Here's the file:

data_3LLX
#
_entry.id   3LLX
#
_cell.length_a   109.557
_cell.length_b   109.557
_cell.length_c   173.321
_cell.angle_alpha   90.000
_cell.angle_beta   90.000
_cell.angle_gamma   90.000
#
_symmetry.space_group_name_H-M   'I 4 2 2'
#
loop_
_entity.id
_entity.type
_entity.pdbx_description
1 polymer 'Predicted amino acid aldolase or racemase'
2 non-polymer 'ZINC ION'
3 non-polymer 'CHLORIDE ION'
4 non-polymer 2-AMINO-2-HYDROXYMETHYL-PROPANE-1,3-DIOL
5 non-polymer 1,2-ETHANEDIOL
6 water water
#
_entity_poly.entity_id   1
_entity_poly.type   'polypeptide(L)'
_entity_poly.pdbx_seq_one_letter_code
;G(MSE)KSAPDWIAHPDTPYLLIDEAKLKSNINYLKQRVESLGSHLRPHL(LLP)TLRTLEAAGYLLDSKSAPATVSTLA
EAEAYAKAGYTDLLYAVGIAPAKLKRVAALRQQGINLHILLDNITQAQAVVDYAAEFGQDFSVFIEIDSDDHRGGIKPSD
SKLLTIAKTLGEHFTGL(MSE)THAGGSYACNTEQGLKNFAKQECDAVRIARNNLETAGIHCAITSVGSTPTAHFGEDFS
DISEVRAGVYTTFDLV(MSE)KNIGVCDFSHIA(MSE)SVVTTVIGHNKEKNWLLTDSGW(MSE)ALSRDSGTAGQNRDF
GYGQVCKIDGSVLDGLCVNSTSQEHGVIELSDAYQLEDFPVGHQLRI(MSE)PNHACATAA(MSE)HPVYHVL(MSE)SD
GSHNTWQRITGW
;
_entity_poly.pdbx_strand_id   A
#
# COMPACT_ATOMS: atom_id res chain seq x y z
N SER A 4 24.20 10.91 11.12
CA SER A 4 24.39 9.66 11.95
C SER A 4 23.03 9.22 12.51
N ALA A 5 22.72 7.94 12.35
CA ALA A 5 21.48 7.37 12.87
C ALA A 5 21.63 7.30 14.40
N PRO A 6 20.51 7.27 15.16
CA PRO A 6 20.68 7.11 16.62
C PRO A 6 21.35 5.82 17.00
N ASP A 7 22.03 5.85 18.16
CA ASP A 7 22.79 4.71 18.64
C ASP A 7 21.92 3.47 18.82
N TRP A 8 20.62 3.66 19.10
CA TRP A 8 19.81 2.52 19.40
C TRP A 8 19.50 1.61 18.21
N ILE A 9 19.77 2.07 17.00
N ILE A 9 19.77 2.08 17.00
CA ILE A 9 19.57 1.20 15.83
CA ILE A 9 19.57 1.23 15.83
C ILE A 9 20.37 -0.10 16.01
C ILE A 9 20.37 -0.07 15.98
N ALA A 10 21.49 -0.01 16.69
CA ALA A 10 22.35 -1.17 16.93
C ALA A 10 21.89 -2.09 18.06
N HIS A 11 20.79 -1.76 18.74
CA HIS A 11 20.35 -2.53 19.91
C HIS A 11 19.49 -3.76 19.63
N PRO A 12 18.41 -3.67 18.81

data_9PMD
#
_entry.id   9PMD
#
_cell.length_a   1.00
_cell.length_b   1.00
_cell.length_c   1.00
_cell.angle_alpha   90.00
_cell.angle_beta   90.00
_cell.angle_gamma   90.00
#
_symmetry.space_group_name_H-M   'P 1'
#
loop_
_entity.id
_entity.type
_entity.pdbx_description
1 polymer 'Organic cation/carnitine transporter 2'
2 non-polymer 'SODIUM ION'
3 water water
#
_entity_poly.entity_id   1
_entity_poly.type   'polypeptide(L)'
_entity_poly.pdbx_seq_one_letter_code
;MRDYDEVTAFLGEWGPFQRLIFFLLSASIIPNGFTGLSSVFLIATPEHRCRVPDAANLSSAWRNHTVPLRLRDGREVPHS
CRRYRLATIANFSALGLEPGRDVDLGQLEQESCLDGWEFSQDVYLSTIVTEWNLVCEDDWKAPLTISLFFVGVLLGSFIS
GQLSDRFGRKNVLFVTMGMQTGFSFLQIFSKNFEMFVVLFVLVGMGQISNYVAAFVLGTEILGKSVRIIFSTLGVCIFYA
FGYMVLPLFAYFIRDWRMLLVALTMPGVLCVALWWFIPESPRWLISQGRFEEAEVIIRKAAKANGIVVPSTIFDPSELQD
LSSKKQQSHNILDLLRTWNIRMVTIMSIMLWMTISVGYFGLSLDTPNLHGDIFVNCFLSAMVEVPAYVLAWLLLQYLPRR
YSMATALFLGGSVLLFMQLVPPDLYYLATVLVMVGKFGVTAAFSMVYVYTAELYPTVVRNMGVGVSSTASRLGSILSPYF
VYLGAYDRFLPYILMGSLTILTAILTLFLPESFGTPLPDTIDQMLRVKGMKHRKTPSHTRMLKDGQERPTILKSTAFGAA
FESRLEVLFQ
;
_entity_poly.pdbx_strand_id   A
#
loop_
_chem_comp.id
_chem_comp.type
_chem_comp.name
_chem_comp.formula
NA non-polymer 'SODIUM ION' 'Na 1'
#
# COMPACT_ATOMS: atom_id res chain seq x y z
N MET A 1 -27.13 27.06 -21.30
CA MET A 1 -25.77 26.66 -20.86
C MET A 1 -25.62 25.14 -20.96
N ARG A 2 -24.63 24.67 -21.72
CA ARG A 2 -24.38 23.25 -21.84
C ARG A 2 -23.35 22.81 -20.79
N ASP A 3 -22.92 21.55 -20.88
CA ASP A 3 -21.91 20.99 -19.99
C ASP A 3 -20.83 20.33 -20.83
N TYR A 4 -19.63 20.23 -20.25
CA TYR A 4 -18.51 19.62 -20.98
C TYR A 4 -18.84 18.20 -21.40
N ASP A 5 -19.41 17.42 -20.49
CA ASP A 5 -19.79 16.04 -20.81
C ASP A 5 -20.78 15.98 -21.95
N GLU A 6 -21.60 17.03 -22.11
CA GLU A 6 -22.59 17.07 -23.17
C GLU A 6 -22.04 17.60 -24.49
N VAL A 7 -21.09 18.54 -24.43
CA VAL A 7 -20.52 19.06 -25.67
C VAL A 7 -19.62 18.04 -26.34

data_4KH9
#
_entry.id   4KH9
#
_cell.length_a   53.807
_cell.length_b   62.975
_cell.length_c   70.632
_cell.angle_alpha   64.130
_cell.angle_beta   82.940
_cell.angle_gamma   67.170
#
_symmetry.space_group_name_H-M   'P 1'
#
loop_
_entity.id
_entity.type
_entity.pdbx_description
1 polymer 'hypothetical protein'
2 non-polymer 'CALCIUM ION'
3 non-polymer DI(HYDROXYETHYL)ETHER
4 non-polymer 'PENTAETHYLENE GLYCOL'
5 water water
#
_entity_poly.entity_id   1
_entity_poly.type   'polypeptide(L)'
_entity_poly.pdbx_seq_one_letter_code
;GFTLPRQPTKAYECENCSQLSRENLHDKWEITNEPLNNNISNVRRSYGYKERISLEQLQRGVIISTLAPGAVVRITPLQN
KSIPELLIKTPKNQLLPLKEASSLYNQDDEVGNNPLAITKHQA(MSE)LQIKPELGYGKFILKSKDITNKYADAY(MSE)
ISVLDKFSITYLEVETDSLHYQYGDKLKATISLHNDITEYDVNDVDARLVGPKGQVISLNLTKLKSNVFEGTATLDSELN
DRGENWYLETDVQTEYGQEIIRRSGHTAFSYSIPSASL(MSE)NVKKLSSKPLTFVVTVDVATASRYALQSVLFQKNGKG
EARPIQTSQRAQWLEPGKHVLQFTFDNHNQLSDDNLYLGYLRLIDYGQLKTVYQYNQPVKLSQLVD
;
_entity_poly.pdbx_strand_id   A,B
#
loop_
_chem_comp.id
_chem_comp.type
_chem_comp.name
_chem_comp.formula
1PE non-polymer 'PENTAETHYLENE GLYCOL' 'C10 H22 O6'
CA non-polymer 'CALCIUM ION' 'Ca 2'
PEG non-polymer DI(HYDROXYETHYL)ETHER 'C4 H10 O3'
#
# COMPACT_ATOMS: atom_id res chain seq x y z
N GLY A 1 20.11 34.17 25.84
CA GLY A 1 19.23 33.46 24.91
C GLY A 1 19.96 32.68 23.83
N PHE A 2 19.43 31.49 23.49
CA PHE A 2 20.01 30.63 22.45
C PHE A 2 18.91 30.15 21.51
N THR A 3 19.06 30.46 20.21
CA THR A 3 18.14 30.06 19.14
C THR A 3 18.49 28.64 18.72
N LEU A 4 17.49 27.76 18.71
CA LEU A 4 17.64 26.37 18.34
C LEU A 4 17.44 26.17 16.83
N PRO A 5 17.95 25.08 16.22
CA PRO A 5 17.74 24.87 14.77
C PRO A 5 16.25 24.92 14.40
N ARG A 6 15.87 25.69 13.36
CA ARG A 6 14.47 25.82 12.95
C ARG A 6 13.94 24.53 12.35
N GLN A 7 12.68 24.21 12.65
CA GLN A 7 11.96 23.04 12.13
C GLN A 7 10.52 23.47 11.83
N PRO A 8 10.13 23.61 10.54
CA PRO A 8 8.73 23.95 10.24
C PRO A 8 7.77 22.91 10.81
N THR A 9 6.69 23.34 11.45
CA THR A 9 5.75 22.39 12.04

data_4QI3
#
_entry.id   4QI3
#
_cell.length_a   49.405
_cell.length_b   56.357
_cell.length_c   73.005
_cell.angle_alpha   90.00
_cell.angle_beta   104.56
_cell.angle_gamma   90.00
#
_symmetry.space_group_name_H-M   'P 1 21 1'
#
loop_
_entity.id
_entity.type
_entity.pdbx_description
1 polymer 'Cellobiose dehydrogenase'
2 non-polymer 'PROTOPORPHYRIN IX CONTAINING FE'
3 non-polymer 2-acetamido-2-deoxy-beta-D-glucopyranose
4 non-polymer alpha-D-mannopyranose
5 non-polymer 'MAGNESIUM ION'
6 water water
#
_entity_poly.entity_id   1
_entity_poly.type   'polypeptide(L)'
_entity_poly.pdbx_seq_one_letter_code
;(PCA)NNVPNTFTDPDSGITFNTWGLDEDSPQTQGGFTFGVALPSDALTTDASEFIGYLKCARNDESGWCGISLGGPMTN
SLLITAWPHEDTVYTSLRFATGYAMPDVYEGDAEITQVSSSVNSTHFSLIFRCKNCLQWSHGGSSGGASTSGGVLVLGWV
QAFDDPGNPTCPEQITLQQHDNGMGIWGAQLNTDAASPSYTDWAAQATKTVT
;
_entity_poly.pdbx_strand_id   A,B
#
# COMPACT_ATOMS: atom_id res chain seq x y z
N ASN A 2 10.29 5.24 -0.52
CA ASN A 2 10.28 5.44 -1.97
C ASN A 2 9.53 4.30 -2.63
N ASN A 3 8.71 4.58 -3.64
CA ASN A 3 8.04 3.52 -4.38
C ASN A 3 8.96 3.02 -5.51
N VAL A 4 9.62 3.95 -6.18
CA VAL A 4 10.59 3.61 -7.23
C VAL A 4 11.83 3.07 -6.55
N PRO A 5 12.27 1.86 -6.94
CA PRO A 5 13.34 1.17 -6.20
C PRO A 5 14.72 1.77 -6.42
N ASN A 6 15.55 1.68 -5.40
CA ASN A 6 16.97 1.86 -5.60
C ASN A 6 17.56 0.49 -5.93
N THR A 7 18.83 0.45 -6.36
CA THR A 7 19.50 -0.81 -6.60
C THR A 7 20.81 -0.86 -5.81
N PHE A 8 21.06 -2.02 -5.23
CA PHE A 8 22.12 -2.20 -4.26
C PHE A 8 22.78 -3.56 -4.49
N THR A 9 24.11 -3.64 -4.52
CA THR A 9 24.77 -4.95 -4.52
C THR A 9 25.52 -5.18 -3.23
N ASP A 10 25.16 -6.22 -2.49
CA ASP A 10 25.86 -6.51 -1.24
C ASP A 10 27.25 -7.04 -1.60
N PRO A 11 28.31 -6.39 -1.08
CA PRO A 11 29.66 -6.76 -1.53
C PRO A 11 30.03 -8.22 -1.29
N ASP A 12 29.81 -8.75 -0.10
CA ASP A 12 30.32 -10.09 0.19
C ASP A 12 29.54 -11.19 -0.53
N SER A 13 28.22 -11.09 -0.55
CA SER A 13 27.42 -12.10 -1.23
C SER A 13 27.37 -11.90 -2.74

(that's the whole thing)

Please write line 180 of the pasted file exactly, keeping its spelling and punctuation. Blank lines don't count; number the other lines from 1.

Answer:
N THR A 3 19.06 30.46 20.21